HBO continued to assess the extent of a cyberattack on its systems on Wednesday, working with law enforcement agencies and seeking to provide assurance to its employees.
In a memo to staff, Richard Plepler, the premium cable network’s chief executive, said that the company did not believe its “email system as a whole has been compromised” but that a forensic review was being conducted.
Mr. Plepler wrote in the memo that the network was trying to hire an outside firm “to work with our employees to provide credit monitoring.”
HBO acknowledged on Monday that it had been victimized by a cyberattack, after an anonymous hacker boasted about leaking full episodes of upcoming shows like “Ballers” along with written material from next week’s episode of “Game of Thrones.”
The hacker or hackers claimed to have stolen an estimated 1.5 terabytes of data, according to Entertainment Weekly, which first reported the breach on Monday. The hacker said more material would be “coming soon.
The attack is not expected to have any impact on Time Warner’s deal with AT&T, according to two people familiar with the matter, who requested anonymity to discuss private company matters. Only a large material change in Time Warner’s business would prevent the deal from going through, one of the people said.
Unlike Yahoo, which disclosed last year that hackers had stolen the credentials of hundreds of millions of users in two breaches that went undetected for years, HBO does not appear to have sensitive personal information on a similar scale. Because the network typically sells its service through cable or satellite operators, it has not traditionally collected credit card information and other details about its customers. That has changed recently, however, as HBO introduced a stand-alone streaming service in 2015.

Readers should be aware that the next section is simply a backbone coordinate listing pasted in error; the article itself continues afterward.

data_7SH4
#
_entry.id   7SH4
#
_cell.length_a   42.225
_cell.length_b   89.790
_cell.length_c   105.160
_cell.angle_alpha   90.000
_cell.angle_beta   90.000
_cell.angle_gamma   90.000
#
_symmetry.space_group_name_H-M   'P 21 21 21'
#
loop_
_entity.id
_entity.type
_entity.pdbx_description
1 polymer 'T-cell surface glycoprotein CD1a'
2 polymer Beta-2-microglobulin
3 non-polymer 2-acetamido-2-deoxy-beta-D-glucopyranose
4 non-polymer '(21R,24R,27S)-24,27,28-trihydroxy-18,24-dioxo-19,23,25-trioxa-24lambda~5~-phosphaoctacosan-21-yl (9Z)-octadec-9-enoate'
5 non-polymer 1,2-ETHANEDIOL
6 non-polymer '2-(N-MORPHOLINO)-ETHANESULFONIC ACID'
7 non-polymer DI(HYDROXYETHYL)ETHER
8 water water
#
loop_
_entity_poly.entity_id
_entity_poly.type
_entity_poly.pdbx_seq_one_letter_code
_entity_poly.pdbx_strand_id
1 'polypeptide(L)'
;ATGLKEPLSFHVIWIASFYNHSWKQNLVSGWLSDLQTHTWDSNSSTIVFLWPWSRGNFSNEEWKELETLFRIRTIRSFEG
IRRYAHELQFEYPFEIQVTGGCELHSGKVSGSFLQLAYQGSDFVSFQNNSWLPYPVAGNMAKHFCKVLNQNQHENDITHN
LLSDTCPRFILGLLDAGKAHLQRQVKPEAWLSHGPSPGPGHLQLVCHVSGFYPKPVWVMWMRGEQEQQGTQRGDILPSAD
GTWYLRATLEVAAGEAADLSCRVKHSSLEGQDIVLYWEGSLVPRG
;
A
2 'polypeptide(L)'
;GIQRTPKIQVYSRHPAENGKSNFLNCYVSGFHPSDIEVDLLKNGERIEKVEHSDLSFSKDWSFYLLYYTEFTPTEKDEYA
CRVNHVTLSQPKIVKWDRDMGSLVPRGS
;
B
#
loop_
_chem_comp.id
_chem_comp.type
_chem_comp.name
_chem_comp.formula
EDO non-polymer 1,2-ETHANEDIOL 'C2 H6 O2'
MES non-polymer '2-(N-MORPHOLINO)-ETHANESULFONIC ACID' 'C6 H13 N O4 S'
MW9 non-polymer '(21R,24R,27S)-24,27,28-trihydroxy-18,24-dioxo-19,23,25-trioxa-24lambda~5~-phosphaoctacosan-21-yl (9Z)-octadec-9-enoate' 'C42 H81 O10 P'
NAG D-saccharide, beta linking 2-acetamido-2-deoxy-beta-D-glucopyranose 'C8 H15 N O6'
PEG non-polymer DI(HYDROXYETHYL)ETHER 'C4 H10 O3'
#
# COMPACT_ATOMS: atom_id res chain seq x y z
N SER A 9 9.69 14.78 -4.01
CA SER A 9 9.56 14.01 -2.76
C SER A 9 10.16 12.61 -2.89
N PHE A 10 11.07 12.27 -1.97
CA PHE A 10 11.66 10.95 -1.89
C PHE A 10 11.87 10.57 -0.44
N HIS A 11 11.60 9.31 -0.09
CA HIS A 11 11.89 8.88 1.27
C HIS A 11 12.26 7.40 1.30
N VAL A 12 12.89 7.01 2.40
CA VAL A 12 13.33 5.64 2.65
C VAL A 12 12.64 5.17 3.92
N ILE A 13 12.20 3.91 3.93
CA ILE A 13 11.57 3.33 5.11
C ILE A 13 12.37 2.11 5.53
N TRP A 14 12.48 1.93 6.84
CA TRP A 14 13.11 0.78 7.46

Much remains unclear about how much information was obtained in the cyberattack, which can be difficult to determine, said one of the people familiar with the breach. The person said the stolen content included a few show episodes, scripts and internal documents, like human resources records.
There is no evidence yet that any episodes of “Game of Thrones” have been stolen, which would be a significant blow to the network. “Game of Thrones,” currently in its penultimate season, is the most popular show in HBO’s history and has long been a target of digital piracy. There are four highly anticipated episodes left in the season.
The network said in a statement on Monday that it was investigating the incident and was “working with law enforcement and outside cybersecurity firms.”
In an email to employees this week, Mr. Plepler wrote, “Any intrusion of this nature is obviously disruptive, unsettling and disturbing for all of us.”
He added: “The problem before us is unfortunately all too familiar in the world we now find ourselves a part of.”
The breach of HBO, a major entertainment company, evokes the 2014 hacking of Sony Pictures. Hackers released tens of thousands of emails, some of them embarrassing, as well as scripts and financial data. United States officials placed responsibility for the attack on North Korea, and the Obama administration imposed sanctions on some North Korean officials. In the aftermath of the attack, the Sony Pictures chief, Amy Pascal, was ousted.